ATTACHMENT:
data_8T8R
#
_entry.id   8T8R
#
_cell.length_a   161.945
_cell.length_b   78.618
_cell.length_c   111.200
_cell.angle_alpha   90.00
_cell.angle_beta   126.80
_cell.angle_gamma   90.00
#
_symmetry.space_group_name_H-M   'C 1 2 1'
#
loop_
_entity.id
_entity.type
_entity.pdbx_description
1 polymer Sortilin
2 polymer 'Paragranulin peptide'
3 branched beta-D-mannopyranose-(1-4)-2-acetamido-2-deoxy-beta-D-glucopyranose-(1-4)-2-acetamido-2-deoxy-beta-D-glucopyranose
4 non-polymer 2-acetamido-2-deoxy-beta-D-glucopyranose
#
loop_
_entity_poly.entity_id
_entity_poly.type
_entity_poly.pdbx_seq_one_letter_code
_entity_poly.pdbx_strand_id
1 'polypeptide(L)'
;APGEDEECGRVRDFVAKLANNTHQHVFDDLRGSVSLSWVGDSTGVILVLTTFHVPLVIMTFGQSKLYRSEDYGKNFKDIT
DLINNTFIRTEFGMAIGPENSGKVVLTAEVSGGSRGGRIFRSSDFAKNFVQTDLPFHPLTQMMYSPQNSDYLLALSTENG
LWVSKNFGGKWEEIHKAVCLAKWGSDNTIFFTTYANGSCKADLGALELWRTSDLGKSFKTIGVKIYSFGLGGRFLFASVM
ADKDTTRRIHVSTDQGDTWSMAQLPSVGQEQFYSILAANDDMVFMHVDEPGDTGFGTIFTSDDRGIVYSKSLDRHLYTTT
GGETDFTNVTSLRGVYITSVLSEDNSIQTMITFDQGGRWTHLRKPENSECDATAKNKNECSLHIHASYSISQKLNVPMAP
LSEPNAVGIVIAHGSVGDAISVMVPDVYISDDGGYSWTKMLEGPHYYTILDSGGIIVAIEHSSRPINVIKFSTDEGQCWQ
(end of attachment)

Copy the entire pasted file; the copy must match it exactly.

data_8T8R
#
_entry.id   8T8R
#
_cell.length_a   161.945
_cell.length_b   78.618
_cell.length_c   111.200
_cell.angle_alpha   90.00
_cell.angle_beta   126.80
_cell.angle_gamma   90.00
#
_symmetry.space_group_name_H-M   'C 1 2 1'
#
loop_
_entity.id
_entity.type
_entity.pdbx_description
1 polymer Sortilin
2 polymer 'Paragranulin peptide'
3 branched beta-D-mannopyranose-(1-4)-2-acetamido-2-deoxy-beta-D-glucopyranose-(1-4)-2-acetamido-2-deoxy-beta-D-glucopyranose
4 non-polymer 2-acetamido-2-deoxy-beta-D-glucopyranose
#
loop_
_entity_poly.entity_id
_entity_poly.type
_entity_poly.pdbx_seq_one_letter_code
_entity_poly.pdbx_strand_id
1 'polypeptide(L)'
;APGEDEECGRVRDFVAKLANNTHQHVFDDLRGSVSLSWVGDSTGVILVLTTFHVPLVIMTFGQSKLYRSEDYGKNFKDIT
DLINNTFIRTEFGMAIGPENSGKVVLTAEVSGGSRGGRIFRSSDFAKNFVQTDLPFHPLTQMMYSPQNSDYLLALSTENG
LWVSKNFGGKWEEIHKAVCLAKWGSDNTIFFTTYANGSCKADLGALELWRTSDLGKSFKTIGVKIYSFGLGGRFLFASVM
ADKDTTRRIHVSTDQGDTWSMAQLPSVGQEQFYSILAANDDMVFMHVDEPGDTGFGTIFTSDDRGIVYSKSLDRHLYTTT
GGETDFTNVTSLRGVYITSVLSEDNSIQTMITFDQGGRWTHLRKPENSECDATAKNKNECSLHIHASYSISQKLNVPMAP
LSEPNAVGIVIAHGSVGDAISVMVPDVYISDDGGYSWTKMLEGPHYYTILDSGGIIVAIEHSSRPINVIKFSTDEGQCWQ